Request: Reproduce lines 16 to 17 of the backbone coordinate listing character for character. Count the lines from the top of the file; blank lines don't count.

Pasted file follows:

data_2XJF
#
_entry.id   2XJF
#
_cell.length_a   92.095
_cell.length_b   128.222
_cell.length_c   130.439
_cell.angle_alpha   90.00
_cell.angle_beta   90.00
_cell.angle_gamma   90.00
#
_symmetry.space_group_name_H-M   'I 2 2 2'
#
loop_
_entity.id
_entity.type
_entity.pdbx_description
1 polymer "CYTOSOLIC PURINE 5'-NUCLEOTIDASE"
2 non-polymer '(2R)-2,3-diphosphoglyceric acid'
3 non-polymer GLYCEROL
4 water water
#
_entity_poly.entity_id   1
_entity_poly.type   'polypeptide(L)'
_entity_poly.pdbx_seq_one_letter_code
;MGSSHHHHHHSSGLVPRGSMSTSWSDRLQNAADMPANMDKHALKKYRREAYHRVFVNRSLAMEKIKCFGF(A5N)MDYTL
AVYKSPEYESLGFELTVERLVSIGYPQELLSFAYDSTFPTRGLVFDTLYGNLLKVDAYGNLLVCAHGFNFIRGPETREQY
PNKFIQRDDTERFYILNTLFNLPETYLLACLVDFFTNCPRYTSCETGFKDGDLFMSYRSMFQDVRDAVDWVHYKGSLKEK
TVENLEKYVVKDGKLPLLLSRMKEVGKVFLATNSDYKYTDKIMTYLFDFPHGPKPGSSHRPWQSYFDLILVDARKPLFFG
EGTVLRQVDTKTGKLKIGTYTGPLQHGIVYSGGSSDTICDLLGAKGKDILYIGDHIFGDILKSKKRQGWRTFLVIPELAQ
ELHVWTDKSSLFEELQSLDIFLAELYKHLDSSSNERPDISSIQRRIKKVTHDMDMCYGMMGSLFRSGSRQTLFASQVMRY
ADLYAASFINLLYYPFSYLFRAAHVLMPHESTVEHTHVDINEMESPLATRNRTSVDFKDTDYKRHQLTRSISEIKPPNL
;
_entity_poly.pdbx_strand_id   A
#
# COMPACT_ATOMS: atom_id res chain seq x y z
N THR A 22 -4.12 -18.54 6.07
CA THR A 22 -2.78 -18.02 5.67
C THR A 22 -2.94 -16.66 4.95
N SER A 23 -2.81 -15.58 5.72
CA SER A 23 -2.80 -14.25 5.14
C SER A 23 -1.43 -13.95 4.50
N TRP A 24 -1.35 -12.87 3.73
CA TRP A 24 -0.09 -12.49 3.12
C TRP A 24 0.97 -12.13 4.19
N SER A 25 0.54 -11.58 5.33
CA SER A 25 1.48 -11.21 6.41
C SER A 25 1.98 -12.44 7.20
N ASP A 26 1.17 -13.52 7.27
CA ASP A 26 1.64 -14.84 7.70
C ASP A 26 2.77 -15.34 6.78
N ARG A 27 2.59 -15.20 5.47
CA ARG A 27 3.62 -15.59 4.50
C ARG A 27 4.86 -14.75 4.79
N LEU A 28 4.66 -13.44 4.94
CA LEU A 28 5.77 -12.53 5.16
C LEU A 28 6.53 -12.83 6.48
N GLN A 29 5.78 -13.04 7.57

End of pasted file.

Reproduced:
_entity.type
_entity.pdbx_description